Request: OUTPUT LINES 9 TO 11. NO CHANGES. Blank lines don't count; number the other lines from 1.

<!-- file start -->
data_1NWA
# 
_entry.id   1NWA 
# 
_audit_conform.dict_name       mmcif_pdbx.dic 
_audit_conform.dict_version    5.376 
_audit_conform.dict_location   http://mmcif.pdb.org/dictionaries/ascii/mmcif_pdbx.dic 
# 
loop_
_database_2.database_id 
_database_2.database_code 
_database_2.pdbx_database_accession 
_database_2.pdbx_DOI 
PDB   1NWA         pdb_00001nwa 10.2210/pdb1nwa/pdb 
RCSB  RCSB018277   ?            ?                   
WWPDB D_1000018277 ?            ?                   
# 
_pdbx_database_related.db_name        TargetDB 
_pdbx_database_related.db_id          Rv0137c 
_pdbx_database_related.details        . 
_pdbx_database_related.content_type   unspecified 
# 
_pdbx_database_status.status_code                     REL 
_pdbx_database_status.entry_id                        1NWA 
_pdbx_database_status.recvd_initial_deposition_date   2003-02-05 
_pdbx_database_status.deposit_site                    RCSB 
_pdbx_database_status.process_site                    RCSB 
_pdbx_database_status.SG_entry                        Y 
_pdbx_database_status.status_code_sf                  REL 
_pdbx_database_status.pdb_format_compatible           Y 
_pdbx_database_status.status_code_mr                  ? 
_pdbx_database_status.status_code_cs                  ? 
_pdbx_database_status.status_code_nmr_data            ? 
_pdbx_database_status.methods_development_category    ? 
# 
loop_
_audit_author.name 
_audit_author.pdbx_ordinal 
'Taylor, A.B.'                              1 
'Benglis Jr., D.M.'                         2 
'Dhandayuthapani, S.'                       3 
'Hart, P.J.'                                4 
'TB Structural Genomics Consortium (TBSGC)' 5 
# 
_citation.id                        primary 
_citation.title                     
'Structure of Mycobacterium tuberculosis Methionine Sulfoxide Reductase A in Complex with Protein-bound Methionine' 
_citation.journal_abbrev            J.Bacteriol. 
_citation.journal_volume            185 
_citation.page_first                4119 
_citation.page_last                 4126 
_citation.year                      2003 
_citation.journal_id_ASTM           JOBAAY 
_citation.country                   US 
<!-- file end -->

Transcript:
loop_
_database_2.database_id 
_database_2.database_code 